Is electricity required for fog collection?

No electricity is required to collect fog. Fog collection is a passive technology that combines weather conditions (wind) and physics (gravity).

What are the initial steps in starting a fog collection project?

After securing an enabling environment (people in need, administration, regulation, commitment of beneficiaries; even better: involvement of the community, etc.), feasibility of fog collection in the desired area must be assessed. To do this, climate conditions must be measured and small test collectors installed (see above).

Is the collected water clean and declared potable?

Yes, since atmospheric water is normally free of bacteria and contamination. It is safe. In all existing projects, fog water has met WHO drinking water standards. As with all other water sources and systems, pipes and storage facilities must be cleaned regularly. Also, contamination by bird droppings for example must be prevented.

Is it possible to collect rain?

Yes, fog collectors can also collect rain – when the rain arrives with wind and so falls at an appropriate angle.

What are the average costs for a fog collection project?

The costs for a project vary greatly and depend on the technology selected, and the size and yield required. According to FogQuest, a simple 40 m² fog collector costs about USD 1,500 producing an average of about 200 litres of water per day. A 54 m² CloudFisher, like that in Morocco, produces an average yield of about 1,200 litres of water per fog day costs about €11,000.

Where can I buy the materials required for a fog collector?

The main suppliers of fog nets are FogQuest (simple nets) and aqualonis GmbH (CloudFisher type). For further information, refer to their websites ( and

Is fog collection sustainable?

As long as the fog collectors are maintained properly and the systems are kept clean, fog collection can be a very sustainable solution. The CloudFisher nets in particular can operate for many years. Moreover, fog collection does not have any harmful environmental impact and can foster socioeconomic factors such as female labour force participation and education through saved time.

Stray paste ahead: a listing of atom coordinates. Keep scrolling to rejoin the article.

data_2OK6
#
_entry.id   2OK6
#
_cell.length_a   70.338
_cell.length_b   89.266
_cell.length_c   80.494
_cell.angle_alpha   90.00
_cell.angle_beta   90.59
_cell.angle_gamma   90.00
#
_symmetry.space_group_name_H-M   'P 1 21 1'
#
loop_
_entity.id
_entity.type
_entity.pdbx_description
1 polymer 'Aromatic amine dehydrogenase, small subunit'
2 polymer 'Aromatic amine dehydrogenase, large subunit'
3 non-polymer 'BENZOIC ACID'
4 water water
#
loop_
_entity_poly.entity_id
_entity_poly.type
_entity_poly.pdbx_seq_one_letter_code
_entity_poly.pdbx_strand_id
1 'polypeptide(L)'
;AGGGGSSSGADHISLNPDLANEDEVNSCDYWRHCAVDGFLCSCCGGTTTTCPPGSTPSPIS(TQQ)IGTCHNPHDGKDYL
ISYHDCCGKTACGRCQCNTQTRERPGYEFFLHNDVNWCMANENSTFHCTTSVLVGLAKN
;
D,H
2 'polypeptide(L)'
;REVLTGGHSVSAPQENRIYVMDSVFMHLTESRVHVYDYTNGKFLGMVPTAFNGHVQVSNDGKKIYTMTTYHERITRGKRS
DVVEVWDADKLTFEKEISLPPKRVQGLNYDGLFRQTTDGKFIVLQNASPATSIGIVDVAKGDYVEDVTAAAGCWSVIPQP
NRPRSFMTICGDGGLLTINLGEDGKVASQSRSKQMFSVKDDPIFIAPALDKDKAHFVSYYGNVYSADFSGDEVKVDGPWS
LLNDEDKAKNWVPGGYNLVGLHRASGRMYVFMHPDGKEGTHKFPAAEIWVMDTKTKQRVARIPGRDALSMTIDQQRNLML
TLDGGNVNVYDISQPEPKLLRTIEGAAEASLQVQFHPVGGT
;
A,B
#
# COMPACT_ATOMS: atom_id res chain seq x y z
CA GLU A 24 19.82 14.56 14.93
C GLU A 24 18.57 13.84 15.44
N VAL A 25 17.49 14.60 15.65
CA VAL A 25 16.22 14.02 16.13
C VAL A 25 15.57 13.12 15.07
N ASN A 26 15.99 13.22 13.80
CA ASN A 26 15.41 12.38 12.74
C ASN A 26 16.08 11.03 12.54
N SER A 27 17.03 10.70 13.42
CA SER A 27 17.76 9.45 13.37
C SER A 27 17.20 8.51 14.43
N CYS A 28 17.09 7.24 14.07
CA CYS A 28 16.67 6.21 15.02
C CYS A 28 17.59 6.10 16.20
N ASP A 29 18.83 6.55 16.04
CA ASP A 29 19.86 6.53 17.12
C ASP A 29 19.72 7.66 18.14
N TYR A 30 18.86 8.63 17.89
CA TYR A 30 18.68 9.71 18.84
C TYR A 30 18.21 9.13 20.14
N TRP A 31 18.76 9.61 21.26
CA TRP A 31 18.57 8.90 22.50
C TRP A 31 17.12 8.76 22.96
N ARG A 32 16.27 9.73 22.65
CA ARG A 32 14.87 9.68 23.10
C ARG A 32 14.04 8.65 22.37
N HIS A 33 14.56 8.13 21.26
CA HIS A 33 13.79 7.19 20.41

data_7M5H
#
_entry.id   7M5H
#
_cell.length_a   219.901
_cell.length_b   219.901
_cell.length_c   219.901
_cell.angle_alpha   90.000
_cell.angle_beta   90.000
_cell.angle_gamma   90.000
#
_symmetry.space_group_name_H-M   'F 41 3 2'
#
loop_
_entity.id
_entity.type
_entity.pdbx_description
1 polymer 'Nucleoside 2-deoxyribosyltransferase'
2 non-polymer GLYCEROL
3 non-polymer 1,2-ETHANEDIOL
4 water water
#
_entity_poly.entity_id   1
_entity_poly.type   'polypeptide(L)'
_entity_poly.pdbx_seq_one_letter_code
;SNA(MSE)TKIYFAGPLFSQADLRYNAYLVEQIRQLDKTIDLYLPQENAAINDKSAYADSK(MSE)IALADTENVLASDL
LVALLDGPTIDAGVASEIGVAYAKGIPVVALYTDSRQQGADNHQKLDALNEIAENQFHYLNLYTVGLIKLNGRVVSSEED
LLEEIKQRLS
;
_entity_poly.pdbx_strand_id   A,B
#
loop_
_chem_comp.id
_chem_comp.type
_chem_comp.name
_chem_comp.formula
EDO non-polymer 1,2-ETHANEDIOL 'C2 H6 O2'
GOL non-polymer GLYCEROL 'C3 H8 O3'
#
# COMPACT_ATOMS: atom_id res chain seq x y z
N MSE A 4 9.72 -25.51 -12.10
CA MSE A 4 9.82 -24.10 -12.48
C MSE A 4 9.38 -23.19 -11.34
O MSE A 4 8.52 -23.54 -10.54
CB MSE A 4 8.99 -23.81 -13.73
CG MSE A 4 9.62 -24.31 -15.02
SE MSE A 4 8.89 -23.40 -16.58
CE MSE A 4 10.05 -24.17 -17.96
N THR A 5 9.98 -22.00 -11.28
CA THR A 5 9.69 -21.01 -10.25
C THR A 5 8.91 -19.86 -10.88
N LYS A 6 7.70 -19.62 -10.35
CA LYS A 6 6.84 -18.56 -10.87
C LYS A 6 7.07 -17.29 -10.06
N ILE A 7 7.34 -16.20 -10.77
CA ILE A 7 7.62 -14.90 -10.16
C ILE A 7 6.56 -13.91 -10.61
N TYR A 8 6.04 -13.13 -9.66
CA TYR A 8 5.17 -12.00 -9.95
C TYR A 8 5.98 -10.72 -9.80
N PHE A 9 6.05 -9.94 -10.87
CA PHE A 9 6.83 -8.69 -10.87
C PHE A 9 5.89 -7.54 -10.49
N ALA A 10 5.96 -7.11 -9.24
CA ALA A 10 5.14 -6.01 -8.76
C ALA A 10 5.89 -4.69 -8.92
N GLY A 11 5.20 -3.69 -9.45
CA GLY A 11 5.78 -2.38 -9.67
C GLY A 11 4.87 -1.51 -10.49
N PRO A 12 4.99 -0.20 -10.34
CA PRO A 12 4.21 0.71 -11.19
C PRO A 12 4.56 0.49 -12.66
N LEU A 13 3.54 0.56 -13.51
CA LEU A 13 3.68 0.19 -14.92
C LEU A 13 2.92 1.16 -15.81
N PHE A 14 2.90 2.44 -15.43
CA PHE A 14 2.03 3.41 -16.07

Is it possible to provide enough water for a city?

No, since water demand in cities is much too high for a fog collection system. The design is very well suited for remote mountain communities and smaller villages. In Morocco, the world’s biggest fog net plant with 31 CloudFishers provides water for 16 small villages.

What are the key benefits?

  • The water is clean.
  • The water is accessible.
  • Environmental impact is minimal.
  • Construction of fog collectors requires only basic technical skills.
  • The systems are passive and so do not need further energy.
  • Fog collection reaches remote mountain communities and villages.
  • Cost-benefit analyses indicate that the price for water compared to methods usually used (such as selling water from tanker trucks) is cheap.
  • The social impact is high – girls do not have to fetch water every day from sources far away for example.
  • Maintenance can be performed by the community itself.

What are the key downsides?

  • Suitable conditions are restricted to selected regions in the world.
  • Water output is limited and not feasible for larger conurbations or cities.
  • The identification process for good locations can be protracted (long evaluation phase with test collectors).
  • If there is no fog, there is no water.

What represent obstacles to implementation?

  • Where fog is a seasonal source, water has to be stored in large quantities for dry season use (tanks, cisterns).
  • If not properly maintained, water quality becomes an issue during low-flow periods.
  • Fog water collection requires specific environmental and topographical conditions, limiting its application to specific regions.
  • Procurement and transportation of materials might be difficult in remote locations and e.g. steep terrain in mountainous areas.
  • Water yield is not easy to predict, necessitating feasibility studies prior to large-scale implementations.